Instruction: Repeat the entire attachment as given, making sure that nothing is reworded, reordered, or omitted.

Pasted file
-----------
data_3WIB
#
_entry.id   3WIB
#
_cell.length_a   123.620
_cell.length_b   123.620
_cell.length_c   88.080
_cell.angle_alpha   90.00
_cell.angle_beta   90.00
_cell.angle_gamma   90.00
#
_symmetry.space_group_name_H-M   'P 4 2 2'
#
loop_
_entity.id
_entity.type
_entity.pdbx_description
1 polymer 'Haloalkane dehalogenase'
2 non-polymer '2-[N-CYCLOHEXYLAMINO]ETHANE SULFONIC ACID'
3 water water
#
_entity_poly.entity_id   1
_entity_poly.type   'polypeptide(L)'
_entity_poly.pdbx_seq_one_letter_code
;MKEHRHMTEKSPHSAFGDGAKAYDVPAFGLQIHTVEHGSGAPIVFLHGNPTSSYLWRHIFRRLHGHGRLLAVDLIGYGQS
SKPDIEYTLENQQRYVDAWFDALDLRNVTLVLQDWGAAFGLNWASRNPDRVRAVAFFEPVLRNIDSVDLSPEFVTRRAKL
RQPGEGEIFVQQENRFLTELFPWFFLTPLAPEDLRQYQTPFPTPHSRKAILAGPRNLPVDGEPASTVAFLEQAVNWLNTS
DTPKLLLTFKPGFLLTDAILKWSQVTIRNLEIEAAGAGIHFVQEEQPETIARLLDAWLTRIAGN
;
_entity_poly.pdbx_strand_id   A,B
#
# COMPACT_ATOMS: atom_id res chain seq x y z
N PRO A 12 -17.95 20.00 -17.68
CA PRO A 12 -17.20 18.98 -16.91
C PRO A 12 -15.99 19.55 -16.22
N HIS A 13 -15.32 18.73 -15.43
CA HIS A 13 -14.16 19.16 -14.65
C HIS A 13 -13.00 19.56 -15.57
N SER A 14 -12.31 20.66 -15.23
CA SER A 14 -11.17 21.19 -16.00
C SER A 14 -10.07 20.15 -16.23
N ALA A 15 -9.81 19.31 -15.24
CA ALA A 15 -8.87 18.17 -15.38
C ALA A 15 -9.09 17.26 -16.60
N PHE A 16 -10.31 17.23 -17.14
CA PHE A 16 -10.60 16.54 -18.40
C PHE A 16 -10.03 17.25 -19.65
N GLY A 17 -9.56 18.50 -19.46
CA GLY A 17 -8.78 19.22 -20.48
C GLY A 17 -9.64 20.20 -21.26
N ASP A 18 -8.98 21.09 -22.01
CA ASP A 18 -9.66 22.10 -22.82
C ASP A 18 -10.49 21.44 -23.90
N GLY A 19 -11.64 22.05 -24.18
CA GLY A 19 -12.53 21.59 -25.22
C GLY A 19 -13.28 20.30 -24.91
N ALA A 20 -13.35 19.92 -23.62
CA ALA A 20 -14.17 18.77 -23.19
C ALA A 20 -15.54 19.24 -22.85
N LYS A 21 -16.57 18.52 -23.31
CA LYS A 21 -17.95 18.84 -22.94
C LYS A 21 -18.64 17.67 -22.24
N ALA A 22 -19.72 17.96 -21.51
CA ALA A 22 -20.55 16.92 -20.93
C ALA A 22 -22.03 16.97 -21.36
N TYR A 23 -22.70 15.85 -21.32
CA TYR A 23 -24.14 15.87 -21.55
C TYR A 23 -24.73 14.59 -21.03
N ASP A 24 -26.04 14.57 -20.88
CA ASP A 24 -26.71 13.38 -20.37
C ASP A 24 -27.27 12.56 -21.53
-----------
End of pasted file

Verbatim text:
data_3WIB
#
_entry.id   3WIB
#
_cell.length_a   123.620
_cell.length_b   123.620
_cell.length_c   88.080
_cell.angle_alpha   90.00
_cell.angle_beta   90.00
_cell.angle_gamma   90.00
#
_symmetry.space_group_name_H-M   'P 4 2 2'
#
loop_
_entity.id
_entity.type
_entity.pdbx_description
1 polymer 'Haloalkane dehalogenase'
2 non-polymer '2-[N-CYCLOHEXYLAMINO]ETHANE SULFONIC ACID'
3 water water
#
_entity_poly.entity_id   1
_entity_poly.type   'polypeptide(L)'
_entity_poly.pdbx_seq_one_letter_code
;MKEHRHMTEKSPHSAFGDGAKAYDVPAFGLQIHTVEHGSGAPIVFLHGNPTSSYLWRHIFRRLHGHGRLLAVDLIGYGQS
SKPDIEYTLENQQRYVDAWFDALDLRNVTLVLQDWGAAFGLNWASRNPDRVRAVAFFEPVLRNIDSVDLSPEFVTRRAKL
RQPGEGEIFVQQENRFLTELFPWFFLTPLAPEDLRQYQTPFPTPHSRKAILAGPRNLPVDGEPASTVAFLEQAVNWLNTS
DTPKLLLTFKPGFLLTDAILKWSQVTIRNLEIEAAGAGIHFVQEEQPETIARLLDAWLTRIAGN
;
_entity_poly.pdbx_strand_id   A,B
#
# COMPACT_ATOMS: atom_id res chain seq x y z
N PRO A 12 -17.95 20.00 -17.68
CA PRO A 12 -17.20 18.98 -16.91
C PRO A 12 -15.99 19.55 -16.22
N HIS A 13 -15.32 18.73 -15.43
CA HIS A 13 -14.16 19.16 -14.65
C HIS A 13 -13.00 19.56 -15.57
N SER A 14 -12.31 20.66 -15.23
CA SER A 14 -11.17 21.19 -16.00
C SER A 14 -10.07 20.15 -16.23
N ALA A 15 -9.81 19.31 -15.24
CA ALA A 15 -8.87 18.17 -15.38
C ALA A 15 -9.09 17.26 -16.60
N PHE A 16 -10.31 17.23 -17.14
CA PHE A 16 -10.60 16.54 -18.40
C PHE A 16 -10.03 17.25 -19.65
N GLY A 17 -9.56 18.50 -19.46
CA GLY A 17 -8.78 19.22 -20.48
C GLY A 17 -9.64 20.20 -21.26
N ASP A 18 -8.98 21.09 -22.01
CA ASP A 18 -9.66 22.10 -22.82
C ASP A 18 -10.49 21.44 -23.90
N GLY A 19 -11.64 22.05 -24.18
CA GLY A 19 -12.53 21.59 -25.22
C GLY A 19 -13.28 20.30 -24.91
N ALA A 20 -13.35 19.92 -23.62
CA ALA A 20 -14.17 18.77 -23.19
C ALA A 20 -15.54 19.24 -22.85
N LYS A 21 -16.57 18.52 -23.31
CA LYS A 21 -17.95 18.84 -22.94
C LYS A 21 -18.64 17.67 -22.24
N ALA A 22 -19.72 17.96 -21.51
CA ALA A 22 -20.55 16.92 -20.93
C ALA A 22 -22.03 16.97 -21.36
N TYR A 23 -22.70 15.85 -21.32
CA TYR A 23 -24.14 15.87 -21.55
C TYR A 23 -24.73 14.59 -21.03
N ASP A 24 -26.04 14.57 -20.88
CA ASP A 24 -26.71 13.38 -20.37
C ASP A 24 -27.27 12.56 -21.53